For nearly ten years this setup worked for me. I liked having the Rayne identity. Unlike Jacqueline, who worked full-time at a not for profit legal backup center, had health insurance, a savings account, and watched Jeopardy at night (sometimes passing out before it even came on), Rayne was wild. Rayne was a free-spirited party animal who danced all night, drank all day, and hugged every one that passed her. She didn’t have a job. She didn’t have a phone bill. She didn’t know what a 401K was. She was in the middle of a field, eyes closed, usually twirling, laughing at the lights and shapes behind her eyelids and coercing her friends to stay out longer. Not only did she look the part, but she felt it too.

I don’t want to tie you down

I was in love with a deadhead. We connected at an afterparty for the Other Ones in 2002. We talked at length about the way the band played “Stella Blue.” He also promised me that he would never want to “fence me in” or “tie me down.” That he just “wanted to hold me.” He said yes when I asked him to run away with me. We zig-zagged across the country seeing our favorite bands, smoking pot, drinking tea and beer, dropping acid, and falling in love with one another at every show. He began to learn the real me. Not the me on lot. Not the me in the back of some dirty dive bar. But the me who loved reading Shakespeare, and the me who loved white rice with Italian dressing, and the me who cried at sad commercials. He acknowledged me as Jacqueline. When he began to love me as myself, I slowly began to feel less like the character of Rayne and more like the woman I wanted to become.

Written in the letters of your name

But then I got knocked up. Whoops. As most things in my life, it wasn’t planned. It wasn’t exciting. It wasn’t anything but chaos and fear. I had to stop drinking and smoking. I had to file paperwork for maternity leave. I had to buy onesies and diapers. I knew my life as Rayne was over. I wasn’t that girl anymore. I wasn’t crazy. I wasn’t wild. I wasn’t reckless or selfish. I was a mother. I was Jacqueline.

The moment I knew the baby was a girl, I knew her name: Magnolia Rayne. Even in utero, she was everything delightful. She had everything I needed, and she was a freewheeling, loving, wonderful little soul. And since she would take her father’s last name, what better way to share myself with her than to give her Rayne as a middle name? I retired my hippie name to her. My past, like the song, was “written in the letters” of her name. A secret message she would carry and one day learn about.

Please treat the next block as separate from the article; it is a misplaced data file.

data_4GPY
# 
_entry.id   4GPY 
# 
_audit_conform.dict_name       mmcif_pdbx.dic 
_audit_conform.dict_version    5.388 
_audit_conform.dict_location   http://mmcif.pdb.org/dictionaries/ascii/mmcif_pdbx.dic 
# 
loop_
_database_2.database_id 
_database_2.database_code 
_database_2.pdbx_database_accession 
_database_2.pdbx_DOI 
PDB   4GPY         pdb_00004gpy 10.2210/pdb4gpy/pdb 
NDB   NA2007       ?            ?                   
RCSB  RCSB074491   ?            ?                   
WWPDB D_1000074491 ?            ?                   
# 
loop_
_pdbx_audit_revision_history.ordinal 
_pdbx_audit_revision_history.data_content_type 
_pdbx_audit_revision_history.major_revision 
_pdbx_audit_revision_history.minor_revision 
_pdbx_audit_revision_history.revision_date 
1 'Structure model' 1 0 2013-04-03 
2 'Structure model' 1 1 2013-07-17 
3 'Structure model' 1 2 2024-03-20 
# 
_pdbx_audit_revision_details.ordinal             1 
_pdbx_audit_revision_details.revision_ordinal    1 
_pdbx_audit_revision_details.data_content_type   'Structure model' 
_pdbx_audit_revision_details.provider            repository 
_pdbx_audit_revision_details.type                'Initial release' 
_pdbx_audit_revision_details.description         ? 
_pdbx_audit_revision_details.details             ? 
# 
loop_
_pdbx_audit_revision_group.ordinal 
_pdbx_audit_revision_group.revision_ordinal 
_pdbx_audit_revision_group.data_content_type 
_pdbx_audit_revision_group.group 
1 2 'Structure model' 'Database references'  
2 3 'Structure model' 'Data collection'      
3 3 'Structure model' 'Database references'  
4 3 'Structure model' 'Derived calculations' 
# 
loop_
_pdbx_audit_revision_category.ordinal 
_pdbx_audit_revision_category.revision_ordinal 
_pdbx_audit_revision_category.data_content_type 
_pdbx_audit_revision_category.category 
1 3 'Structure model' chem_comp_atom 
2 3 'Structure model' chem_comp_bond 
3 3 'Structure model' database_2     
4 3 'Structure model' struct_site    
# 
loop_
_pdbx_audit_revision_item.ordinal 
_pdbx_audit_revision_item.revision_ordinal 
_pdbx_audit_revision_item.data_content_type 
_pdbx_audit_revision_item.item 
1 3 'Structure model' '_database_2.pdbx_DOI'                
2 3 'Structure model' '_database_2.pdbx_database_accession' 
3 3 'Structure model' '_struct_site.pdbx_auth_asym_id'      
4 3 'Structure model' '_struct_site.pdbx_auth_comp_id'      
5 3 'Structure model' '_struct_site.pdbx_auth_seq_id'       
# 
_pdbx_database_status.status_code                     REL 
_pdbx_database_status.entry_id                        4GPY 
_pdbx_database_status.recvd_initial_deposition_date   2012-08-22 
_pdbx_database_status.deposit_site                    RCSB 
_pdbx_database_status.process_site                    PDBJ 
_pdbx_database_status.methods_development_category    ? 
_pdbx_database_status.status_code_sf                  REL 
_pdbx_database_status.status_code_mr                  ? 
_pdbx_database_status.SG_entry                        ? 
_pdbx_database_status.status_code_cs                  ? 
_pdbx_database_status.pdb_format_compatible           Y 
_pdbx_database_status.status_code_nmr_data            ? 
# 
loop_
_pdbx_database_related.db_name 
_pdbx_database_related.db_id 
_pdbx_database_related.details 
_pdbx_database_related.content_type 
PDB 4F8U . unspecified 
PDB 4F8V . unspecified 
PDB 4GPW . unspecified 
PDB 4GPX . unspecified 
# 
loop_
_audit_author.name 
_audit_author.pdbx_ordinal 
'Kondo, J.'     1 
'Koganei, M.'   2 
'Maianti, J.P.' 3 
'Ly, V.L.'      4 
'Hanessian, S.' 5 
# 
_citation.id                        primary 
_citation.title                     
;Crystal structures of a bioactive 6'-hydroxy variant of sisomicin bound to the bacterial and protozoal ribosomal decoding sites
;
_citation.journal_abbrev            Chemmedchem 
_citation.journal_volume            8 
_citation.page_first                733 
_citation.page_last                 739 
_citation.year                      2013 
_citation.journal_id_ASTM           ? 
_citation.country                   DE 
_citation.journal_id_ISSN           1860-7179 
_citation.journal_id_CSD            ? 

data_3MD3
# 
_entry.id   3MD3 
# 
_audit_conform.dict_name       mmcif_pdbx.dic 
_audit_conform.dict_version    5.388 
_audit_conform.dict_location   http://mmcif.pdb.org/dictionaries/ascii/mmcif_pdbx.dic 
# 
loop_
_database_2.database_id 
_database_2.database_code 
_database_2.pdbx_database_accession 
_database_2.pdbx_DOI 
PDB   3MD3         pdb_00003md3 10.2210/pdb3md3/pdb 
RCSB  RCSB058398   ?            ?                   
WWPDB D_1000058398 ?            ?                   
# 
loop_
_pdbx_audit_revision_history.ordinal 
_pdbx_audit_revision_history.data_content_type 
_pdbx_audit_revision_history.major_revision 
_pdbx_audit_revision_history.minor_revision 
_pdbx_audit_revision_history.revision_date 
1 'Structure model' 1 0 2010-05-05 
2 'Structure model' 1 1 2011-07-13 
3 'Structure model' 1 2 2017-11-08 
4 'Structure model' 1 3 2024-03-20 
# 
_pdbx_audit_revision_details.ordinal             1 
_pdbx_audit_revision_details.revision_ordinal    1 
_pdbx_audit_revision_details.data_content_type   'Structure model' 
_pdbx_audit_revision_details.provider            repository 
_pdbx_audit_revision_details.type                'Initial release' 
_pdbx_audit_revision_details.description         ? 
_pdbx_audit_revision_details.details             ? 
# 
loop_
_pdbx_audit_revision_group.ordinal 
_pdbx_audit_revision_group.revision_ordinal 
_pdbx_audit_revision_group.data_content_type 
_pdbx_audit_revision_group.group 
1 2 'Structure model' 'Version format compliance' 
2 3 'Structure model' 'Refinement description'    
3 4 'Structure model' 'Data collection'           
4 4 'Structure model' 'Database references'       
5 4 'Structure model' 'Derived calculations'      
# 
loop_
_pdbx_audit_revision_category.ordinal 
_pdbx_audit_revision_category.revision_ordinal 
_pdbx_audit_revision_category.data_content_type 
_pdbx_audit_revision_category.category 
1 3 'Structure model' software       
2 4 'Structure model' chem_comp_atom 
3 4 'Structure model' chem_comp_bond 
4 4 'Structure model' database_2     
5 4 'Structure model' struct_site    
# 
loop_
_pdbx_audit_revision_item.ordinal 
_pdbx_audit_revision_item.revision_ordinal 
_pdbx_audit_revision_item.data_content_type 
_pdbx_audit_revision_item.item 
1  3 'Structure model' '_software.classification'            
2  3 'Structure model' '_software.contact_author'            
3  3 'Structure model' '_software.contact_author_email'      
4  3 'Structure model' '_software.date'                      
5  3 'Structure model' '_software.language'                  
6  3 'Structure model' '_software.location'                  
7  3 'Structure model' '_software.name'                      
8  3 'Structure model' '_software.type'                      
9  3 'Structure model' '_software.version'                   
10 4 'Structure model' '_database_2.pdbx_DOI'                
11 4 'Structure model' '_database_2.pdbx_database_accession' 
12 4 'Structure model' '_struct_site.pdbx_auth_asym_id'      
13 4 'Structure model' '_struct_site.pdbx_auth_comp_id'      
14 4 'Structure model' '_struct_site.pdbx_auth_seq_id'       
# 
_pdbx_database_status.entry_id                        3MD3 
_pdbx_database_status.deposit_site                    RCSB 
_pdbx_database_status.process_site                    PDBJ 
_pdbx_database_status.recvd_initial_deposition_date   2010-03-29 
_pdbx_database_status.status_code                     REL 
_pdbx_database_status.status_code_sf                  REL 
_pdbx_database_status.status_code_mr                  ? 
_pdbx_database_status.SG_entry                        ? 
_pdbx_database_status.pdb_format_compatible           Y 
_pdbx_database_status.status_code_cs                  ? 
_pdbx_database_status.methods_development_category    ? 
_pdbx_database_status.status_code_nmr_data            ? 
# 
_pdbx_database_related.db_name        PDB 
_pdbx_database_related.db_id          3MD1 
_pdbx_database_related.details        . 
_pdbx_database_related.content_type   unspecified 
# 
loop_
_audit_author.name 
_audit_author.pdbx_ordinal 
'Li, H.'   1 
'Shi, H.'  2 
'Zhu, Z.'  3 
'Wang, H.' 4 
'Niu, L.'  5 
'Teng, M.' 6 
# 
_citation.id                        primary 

I took her to her first Furthur show in 2010. She had just turned three. She walked the lot with her father and me. Strangers grinned at her, gave her stickers, snacks, and flowers for her hair. She danced until she fell asleep on a blanket on top of the hill overlooking the stage. Coming out of “Althea” in the second set, the band went gently into “Magnolia Mountain,” a Ryan Adams cover that both her father and I had used to rock her to sleep at night. It woke her. I picked her up and danced with her. She fell back to sleep.

Then it happened: They slipped into “Sugar Magnolia.” I had to wake her again. Getting back to back Magnolia tunes broke and healed my heart at the same second. When you go to a show, sometimes it’s your show. Sometimes they give you exactly what you went for, for exactly who you are at that moment in time. And that night was her show.

At eight she doesn’t remember it. She smiles when I tell her the story, but I know she just loves that I love it so much. She’s not there yet. But one day, I hope she is. And when she is, I’ll be ready.


Jacqueline Kirkpatrick is a MFA student at the College of Saint Rose in Albany, NY. She has recently published in Creative Nonfiction, Thought Catalog, and Nailed. Follow her on Twitter: @thebeatenpoet or at Jacquelinekirkpatrick.com. More from this author →